Why are scientists interested in the evolution of a single plant?

Valeria Shiposha, a junior researcher at the Herbarium Laboratory at the TSU Biological Institute, was the only Russian scientist to take part in the 4th International Brachypodium Conference in Spain. The conference was devoted to the study of the cereal Brachypodium (also known as false brome grass). This model plant has not been cultivated and therefore can throw light on the evolution of all cereals. In the global aspect, these data will help solve the problem of the shortage of food resources on the planet.

Valeria Shiposha studies this plant under the collaboration between TSU and the Polytechnic School of Huesca at the University of Zaragoza (Spain). Her dissertation, devoted to the study of Brachypodium, is being carried out under dual guidance: on the Russian side she is supervised by TSU professor Marina Olonova, and from the Spanish side she is supervised by Professor Pilar Catalan.

Groups of scientists all over the world are studying different aspects of Brachypodium: what specific genes are responsible for, what possible genetic variations of populations are, cryptic species of the genus, ploidy, phylogeography, phylogeny, and other issues. Studying the evolutionary process in monocotyledonous plants will make it possible to understand which genes are responsible, for example, for adapting a shortcut to drought, to abundant moisture, or to other growing conditions, which will further help to combat the problem of reduced food resources on the planet.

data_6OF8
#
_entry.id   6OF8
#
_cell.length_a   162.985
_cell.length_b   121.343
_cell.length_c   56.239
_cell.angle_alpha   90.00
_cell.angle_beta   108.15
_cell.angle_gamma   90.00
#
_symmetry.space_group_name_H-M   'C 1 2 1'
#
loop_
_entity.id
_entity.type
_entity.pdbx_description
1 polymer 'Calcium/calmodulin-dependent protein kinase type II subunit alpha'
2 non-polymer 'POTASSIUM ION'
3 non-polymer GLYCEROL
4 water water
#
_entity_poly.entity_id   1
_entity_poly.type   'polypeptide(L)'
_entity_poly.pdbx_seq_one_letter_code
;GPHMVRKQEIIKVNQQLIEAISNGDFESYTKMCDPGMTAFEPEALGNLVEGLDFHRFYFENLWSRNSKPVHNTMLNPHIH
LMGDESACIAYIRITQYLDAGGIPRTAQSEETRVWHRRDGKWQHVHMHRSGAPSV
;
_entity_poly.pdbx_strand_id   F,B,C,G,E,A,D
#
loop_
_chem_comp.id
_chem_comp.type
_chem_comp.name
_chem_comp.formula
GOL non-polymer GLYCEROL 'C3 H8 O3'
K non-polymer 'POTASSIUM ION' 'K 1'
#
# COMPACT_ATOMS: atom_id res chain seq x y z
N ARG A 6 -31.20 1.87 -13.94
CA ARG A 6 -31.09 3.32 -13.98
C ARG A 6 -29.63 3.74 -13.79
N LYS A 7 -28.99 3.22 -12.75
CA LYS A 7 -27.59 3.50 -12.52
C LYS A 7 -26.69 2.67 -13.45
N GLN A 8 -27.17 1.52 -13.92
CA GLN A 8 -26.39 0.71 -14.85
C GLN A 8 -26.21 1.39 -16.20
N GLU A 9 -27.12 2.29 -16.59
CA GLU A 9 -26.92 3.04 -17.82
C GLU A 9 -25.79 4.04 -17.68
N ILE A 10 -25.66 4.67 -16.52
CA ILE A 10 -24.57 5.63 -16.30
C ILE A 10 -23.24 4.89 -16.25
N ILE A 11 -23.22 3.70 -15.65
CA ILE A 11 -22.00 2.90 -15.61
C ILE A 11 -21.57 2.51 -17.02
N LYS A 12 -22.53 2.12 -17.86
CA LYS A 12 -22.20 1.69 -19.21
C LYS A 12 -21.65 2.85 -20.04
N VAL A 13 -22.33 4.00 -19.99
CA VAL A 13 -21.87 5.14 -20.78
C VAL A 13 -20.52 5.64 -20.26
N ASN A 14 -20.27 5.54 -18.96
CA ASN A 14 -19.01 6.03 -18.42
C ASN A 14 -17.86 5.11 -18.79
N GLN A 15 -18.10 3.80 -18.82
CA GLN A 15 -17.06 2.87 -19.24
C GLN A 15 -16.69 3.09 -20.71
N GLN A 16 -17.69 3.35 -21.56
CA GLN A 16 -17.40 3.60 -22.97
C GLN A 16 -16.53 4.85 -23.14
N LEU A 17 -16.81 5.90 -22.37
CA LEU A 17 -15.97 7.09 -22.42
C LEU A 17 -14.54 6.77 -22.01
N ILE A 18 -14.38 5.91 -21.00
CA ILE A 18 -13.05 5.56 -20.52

- The topic of my thesis work is “Brachypodium P. Beauv. on the Territory of Eurasia: Systematics, Geography, Biodiversity, and Phylogeny”. Due to the fact that the genus has been studied quite heterogeneously, population-genetic study was conducted on the Iberian Peninsula for annual Brachypodium species because they are not represented in Russia, - Valeria Shiposha says about her dissertation work. - The second part of the work is focused on perennial species of the complex Brachypodium pinnatum and B. sylvaticum.

In Russia, she studied the phenotypic diversity of perennial species of Brachypodium, and also revealed their ecological and climatic niches. In addition, she has built forecast maps: where in theory can perennial species of the genus grow, which bioclimatic factors are favorable for distribution, and which are limiting.

- For example, B. sylvaticum in Europe is widespread, and in North America, it is an invasive species (uncharacteristic for this flora, but actively exciting to the territory, influencing biological diversity). In several areas in the Russian Federation, it is recognized as a relic of the tertiary nemoral flora and is listed in the Red Book.